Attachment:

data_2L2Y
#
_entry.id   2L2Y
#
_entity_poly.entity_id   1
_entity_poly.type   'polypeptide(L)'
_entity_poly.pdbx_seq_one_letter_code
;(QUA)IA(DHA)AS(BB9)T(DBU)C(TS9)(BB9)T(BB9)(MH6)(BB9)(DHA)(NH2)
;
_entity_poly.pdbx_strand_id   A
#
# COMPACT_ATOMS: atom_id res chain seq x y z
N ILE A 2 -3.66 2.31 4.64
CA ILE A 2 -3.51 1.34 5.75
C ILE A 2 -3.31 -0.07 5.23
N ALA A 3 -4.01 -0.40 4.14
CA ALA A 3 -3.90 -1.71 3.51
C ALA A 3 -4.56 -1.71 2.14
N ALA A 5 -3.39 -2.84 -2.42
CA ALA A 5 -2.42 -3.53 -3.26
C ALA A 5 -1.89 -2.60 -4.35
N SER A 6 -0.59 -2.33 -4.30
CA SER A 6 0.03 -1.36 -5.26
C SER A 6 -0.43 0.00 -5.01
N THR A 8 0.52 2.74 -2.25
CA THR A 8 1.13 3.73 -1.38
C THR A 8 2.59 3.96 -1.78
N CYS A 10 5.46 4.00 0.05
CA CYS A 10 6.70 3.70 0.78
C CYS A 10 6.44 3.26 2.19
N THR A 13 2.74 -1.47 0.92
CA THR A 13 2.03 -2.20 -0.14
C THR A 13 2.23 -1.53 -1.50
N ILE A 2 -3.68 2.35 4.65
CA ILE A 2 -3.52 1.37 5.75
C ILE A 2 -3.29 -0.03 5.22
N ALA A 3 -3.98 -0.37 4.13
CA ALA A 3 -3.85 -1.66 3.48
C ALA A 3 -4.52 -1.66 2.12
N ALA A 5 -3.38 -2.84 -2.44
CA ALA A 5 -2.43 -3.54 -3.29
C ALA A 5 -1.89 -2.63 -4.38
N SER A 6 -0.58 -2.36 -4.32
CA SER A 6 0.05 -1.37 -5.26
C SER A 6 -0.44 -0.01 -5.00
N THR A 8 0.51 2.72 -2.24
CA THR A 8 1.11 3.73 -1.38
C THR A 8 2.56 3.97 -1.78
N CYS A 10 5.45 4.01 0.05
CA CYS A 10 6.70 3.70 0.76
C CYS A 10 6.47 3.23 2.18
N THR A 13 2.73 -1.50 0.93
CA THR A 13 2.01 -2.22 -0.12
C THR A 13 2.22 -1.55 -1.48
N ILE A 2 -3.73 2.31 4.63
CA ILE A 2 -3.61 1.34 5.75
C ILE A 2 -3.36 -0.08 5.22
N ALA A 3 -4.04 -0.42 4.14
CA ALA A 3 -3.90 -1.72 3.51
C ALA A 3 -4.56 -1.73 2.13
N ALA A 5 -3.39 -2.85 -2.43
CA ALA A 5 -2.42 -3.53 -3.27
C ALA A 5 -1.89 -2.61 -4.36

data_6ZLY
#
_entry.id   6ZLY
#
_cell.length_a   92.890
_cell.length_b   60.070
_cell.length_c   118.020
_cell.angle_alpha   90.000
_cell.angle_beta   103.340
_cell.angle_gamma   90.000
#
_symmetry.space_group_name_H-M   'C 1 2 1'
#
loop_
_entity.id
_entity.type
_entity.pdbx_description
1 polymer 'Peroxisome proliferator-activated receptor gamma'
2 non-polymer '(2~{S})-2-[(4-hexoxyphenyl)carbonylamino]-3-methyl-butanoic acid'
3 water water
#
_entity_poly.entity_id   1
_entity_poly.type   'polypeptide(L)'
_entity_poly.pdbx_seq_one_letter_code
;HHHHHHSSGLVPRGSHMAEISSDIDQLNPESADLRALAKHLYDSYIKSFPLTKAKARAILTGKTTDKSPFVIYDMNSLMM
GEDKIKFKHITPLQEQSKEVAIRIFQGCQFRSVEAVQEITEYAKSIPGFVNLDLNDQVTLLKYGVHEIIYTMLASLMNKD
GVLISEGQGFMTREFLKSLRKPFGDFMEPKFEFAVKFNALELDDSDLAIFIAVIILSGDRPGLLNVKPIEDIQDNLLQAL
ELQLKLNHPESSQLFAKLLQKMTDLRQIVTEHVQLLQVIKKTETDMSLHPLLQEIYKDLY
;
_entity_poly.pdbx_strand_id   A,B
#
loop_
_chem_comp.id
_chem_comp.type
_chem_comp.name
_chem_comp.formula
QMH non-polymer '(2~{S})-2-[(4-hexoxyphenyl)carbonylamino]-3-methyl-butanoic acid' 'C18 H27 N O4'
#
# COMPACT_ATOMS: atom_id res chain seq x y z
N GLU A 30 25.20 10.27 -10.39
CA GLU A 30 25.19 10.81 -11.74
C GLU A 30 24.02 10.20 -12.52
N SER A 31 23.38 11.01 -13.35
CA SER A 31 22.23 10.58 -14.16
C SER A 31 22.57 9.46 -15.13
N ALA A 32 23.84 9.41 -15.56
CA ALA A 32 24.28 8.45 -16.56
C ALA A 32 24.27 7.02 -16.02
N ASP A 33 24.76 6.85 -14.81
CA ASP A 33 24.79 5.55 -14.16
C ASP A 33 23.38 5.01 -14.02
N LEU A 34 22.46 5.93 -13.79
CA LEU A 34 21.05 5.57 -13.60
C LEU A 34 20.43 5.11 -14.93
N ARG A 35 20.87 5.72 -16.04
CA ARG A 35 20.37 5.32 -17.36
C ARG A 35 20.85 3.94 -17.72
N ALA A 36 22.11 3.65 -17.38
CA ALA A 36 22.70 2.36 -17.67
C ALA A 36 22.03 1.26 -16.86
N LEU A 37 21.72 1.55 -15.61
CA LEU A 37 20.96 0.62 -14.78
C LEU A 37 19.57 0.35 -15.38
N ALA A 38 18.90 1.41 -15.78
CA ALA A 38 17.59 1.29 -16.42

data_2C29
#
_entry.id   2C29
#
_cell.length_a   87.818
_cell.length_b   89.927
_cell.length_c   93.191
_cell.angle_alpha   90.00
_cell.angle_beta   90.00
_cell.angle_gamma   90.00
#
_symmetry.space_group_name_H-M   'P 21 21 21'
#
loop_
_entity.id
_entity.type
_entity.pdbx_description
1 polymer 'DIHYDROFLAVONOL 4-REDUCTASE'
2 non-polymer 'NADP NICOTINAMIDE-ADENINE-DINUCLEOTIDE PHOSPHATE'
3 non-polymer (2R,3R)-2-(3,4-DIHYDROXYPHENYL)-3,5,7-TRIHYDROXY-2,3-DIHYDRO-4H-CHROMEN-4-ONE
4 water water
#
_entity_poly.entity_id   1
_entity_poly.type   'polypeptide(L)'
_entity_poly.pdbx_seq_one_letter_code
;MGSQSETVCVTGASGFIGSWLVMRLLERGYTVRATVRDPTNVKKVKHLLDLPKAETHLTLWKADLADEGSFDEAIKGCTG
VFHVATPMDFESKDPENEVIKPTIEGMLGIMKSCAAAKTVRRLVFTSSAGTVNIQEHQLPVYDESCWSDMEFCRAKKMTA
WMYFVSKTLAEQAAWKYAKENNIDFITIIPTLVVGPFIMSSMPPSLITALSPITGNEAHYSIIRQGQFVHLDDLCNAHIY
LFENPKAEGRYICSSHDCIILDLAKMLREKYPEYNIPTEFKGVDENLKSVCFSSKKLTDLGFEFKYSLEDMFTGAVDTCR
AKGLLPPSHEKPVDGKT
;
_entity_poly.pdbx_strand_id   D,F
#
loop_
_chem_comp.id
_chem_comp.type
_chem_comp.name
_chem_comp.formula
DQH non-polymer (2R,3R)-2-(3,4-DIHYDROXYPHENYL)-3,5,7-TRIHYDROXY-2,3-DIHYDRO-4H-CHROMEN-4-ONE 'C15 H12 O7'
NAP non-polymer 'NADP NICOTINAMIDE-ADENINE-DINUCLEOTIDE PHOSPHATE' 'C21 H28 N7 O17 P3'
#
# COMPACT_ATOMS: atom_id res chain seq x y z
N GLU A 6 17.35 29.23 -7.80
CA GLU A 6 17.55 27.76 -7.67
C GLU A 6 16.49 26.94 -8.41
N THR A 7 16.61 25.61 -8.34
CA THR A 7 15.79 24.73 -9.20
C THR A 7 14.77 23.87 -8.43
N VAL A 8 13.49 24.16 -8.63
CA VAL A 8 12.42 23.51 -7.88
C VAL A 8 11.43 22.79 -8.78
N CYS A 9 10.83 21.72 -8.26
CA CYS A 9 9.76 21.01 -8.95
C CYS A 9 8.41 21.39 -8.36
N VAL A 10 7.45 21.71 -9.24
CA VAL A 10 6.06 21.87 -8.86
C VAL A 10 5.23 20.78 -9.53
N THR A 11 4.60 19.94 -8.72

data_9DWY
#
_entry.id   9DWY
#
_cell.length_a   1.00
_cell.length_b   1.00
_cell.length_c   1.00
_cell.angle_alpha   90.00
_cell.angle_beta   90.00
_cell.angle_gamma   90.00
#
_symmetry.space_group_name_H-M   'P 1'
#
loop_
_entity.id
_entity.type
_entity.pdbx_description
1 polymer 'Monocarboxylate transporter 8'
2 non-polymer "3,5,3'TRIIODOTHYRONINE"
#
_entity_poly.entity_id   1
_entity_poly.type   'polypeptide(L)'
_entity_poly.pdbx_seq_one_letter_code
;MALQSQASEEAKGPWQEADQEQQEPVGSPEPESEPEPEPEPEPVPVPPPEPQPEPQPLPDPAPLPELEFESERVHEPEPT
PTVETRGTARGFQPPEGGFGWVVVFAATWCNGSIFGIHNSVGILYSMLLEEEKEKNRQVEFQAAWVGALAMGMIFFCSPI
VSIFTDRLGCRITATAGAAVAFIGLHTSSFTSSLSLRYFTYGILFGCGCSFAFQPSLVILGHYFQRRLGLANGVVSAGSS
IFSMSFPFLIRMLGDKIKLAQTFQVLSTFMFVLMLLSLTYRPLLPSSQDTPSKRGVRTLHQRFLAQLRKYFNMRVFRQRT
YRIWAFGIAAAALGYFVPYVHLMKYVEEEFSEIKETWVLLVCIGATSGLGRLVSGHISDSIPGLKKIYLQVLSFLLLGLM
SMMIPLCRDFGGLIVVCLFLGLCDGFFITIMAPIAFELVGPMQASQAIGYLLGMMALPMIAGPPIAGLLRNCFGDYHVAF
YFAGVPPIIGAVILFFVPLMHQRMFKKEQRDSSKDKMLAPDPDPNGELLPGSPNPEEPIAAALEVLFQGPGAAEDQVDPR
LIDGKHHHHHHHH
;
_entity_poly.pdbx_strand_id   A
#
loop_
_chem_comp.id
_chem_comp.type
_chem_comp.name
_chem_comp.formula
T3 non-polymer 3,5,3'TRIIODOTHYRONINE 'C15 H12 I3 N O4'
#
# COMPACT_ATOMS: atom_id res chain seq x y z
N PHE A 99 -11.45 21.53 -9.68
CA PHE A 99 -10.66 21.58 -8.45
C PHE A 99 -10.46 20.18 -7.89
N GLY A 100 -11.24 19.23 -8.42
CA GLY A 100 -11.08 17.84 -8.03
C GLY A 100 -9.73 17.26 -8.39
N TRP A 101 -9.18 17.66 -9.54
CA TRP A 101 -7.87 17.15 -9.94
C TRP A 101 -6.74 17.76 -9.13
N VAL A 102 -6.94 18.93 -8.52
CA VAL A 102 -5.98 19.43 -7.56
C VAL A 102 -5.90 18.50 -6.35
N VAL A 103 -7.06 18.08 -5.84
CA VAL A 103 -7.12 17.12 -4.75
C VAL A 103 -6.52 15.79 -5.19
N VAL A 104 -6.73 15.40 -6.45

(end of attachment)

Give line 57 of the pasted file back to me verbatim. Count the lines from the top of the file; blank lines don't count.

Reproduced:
C ILE A 2 -3.36 -0.08 5.22